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SCOOP AUTUMN 2012 29
Jessica Matthews, arts journalist
It’s not that I like hearing songs out of tune,
or watching dancers with no spatial awareness.
I’ll pay to see great artists at galleries and
theatres. It’s just that I don’t expect walking
down the street to be a curated experience.
If anything, the randomness of
public places makes them interesting – the
unfettered collision of people and places
that occasionally throws up something so
weird, you have to stop and stare.
Take the busker I saw recently on Murray
Street; a woman, around 35 years old, with
no discernable talent except for her taste
in heinous 90s pop music. I came across her
– mid blockbuster TLC hit Waterfalls – in
what I can only gather was her interpretation
of ‘the worm’.
For those unfamiliar, ‘the worm’ is a
kind of hip-hop manoeuvre that involves
lowering your body from handstand
position to the floor, and then repeating
for grub-like allure. Her rendition was
more ‘writhing moth’ – sharp, agitated,
flighty – interspersed with high-fiving
audience members. It was one of the most
shocking and strangely compelling things
I’ve ever seen – and one of few occasions
when I’ve watched a busker for longer than
a passing glimpse.
If the talent police introduce a test that
means uncoordinated, TLC-wannabes never
get another gig, it would be a shame, and not
just because it would deprive Perth of ‘the
wor m’. It would put us in danger of becoming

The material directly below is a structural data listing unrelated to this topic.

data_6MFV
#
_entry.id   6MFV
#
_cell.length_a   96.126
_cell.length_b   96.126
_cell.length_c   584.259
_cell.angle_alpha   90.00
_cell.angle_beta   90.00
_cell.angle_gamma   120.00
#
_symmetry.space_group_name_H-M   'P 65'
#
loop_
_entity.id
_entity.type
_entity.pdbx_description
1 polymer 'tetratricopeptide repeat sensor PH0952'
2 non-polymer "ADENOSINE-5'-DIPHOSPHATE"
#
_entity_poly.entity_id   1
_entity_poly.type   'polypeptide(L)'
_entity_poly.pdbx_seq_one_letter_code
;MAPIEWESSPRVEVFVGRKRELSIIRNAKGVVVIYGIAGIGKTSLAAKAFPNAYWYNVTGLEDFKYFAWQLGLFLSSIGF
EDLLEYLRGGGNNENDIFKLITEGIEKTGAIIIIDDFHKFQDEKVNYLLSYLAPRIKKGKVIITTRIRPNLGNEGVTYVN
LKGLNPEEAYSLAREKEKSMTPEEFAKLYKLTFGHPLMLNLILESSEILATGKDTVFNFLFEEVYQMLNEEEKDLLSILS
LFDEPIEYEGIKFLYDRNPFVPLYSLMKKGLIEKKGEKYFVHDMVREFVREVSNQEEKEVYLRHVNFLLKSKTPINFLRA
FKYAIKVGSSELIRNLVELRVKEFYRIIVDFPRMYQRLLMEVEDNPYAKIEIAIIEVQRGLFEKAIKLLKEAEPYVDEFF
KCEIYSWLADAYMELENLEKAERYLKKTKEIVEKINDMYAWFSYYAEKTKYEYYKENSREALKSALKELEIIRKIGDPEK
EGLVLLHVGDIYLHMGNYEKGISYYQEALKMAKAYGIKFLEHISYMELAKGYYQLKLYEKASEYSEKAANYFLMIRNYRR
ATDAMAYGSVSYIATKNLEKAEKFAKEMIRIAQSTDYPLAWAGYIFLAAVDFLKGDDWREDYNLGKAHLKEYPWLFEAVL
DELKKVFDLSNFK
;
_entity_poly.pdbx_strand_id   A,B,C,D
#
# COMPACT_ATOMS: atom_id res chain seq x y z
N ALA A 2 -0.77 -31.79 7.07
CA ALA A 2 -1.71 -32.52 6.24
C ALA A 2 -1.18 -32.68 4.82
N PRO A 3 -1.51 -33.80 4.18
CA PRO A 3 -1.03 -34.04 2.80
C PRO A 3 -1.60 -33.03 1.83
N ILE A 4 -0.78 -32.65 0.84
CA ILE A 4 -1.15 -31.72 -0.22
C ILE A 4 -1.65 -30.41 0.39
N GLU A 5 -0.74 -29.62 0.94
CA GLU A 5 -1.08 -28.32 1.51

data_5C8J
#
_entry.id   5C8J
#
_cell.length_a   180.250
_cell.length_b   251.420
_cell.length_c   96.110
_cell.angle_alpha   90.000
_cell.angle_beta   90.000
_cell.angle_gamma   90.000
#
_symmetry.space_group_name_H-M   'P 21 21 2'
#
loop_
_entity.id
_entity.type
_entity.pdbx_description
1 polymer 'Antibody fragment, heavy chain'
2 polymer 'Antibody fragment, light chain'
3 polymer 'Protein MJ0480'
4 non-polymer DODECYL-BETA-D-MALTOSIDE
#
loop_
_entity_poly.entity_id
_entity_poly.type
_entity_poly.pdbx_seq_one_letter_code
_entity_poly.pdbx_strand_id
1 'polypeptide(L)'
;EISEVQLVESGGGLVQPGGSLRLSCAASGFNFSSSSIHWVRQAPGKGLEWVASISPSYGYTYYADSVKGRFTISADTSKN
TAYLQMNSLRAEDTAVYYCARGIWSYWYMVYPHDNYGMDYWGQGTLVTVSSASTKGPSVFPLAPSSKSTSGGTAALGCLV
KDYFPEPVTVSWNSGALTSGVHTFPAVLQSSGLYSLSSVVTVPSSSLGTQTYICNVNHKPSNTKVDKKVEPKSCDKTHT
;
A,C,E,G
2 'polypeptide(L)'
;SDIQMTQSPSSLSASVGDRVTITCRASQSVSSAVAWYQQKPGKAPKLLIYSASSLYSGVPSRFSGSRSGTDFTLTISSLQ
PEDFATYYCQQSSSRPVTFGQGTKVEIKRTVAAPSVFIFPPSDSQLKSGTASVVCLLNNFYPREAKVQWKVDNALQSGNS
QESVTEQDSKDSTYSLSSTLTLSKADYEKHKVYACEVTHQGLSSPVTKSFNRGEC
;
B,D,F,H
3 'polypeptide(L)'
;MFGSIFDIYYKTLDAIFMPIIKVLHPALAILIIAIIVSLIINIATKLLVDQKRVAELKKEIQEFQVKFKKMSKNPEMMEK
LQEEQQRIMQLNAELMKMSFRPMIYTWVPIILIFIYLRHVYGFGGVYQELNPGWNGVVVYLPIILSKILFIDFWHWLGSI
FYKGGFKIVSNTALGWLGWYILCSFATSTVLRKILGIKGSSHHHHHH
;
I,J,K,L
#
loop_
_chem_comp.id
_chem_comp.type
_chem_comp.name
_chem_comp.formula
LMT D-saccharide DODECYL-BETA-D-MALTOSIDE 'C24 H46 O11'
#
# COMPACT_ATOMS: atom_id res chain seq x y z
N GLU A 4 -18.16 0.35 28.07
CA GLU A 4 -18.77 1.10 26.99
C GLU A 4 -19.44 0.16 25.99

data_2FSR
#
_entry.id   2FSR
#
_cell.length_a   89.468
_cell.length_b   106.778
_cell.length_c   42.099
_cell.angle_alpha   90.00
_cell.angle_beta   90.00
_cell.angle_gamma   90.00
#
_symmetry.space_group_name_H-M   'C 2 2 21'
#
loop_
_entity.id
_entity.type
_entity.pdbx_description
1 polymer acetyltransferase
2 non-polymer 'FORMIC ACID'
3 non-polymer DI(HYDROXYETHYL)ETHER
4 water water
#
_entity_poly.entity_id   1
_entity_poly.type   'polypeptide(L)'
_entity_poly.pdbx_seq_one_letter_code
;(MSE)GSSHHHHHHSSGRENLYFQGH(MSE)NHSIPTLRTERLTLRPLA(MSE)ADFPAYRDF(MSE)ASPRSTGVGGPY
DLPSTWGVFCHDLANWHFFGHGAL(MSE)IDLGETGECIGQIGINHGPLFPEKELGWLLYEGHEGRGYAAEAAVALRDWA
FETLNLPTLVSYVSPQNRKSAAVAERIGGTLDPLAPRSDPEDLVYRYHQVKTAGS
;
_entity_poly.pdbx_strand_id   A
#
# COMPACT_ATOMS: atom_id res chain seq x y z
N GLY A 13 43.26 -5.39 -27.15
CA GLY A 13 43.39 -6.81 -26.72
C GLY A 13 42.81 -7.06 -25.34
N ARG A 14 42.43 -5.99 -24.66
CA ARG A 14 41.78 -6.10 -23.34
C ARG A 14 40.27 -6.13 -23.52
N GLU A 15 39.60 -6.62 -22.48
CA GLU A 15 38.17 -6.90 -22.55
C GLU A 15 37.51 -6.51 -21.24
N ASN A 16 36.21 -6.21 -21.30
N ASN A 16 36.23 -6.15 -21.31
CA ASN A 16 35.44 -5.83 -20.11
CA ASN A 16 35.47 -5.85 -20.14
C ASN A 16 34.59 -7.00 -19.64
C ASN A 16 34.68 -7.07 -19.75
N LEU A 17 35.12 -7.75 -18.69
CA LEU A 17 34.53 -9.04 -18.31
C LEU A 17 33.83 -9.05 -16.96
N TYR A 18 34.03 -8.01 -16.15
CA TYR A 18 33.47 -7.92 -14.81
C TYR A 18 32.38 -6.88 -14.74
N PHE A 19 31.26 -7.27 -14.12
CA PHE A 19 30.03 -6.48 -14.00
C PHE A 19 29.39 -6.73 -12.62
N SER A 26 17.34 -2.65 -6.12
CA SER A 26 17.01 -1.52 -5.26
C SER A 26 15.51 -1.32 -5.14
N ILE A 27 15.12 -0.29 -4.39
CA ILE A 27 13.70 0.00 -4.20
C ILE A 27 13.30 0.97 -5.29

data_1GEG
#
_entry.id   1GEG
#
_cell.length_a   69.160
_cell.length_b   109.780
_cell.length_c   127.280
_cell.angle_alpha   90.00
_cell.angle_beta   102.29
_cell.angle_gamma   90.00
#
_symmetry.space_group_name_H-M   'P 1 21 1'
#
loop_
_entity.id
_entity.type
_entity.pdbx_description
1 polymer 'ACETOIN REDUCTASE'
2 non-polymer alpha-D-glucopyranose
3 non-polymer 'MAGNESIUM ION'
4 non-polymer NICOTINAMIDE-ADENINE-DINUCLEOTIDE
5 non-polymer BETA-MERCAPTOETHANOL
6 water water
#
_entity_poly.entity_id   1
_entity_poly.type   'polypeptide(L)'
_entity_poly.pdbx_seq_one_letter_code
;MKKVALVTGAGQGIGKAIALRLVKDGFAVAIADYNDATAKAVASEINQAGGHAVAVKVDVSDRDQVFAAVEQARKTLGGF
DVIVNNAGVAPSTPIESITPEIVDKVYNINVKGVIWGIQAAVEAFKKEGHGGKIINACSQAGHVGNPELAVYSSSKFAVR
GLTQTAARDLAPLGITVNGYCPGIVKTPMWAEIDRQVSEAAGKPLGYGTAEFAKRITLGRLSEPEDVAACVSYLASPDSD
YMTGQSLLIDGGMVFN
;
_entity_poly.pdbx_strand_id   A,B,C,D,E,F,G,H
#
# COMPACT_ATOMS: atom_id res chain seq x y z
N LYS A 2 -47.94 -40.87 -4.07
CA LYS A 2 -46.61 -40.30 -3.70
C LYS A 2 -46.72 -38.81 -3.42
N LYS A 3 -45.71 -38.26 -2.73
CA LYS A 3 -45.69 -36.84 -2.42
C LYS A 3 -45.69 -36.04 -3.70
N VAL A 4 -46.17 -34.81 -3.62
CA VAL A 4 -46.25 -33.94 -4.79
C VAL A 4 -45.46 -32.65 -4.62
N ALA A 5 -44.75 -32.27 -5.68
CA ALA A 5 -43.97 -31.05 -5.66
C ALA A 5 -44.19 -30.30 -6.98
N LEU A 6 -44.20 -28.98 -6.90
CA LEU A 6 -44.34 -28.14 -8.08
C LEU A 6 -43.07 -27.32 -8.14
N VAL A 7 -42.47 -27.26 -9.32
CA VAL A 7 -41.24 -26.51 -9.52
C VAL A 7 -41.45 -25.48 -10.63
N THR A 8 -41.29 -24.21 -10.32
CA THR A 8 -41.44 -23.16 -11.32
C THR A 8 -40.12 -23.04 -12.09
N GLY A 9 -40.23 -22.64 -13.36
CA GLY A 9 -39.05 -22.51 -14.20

unbearably pleasant and innocuous – a city
of proficient buskers who are the urban
equivalent of background music.
Sometimes it’s refreshing to see a
performer who isn’t especially gifted, but who
gives it a g o anyway, and sometimes it’s just
amusing. Don’t agree? Keep walking.
Should buskers have
to sit a talent test?
torn threads playing a badly strung guitar equals
the essence of entertainment.
Then there’s our reputation to think about.
If we want to show a sophisticated face to
tourists, shouldn’t we monitor what kind of noise
pollution gets hurled their way? Just as I shouldn’t
erect a sculpture of my own making and call it
public art, the wannabe performer shouldn’t be
allowed to unload on a street corner without
somebody having deemed their offerings worthy.
I don’t want to listen to someone ‘practising’
their oboe skills, or ‘testing’ their homemade
bottle-top percussion maker on innocent
bystanders. Give me polish – or at the very least
style – or stay indoors.
And while we’re about it, let’s define
‘talent’ to mean something that doesn’t evoke
squeamishness or inflict potential harm. We’ve
seen the guy who swallows a flaming sword while
on a unicycle. Put it away now.
“What is that guy
singing about? I’m
sure he just made
up a word”
Damien, Subiaco Square
Rosie Parmenter, pedestrian
This is a very first-world problem, I know, but
I think it’s time we called a stop to mediocrity
in the malls. Chain stores are bad enough; must
we also endure mind-numbing ‘performance’?
I’ve no objection to a bit of life and colour,
but let there be some arbiter of g ood taste
determining what makes the cut, so that the
rest of us aren’t exposed to the travesty of
tuneless violas or polemical diatribes thinly
disguised as organ recitals.
We’ve been spoiled. Perth has seen much
great street performance, thanks to events like
PIAF and the Fremantle Street Arts Festival,
which bring the liveliest and most creative
performers from around the world – none of
whom stick their hat out asking for coin! As
passers-by, our tastes have evolved.
Like the kid who’s grown up with a direct line
to YouTube, we need convincing that a guy in
“Let them play. People always complain
about the city being boring. Who cares if
it’s a bit amateur – a bad busker is better
than piped music” Simone, Hay Street mall
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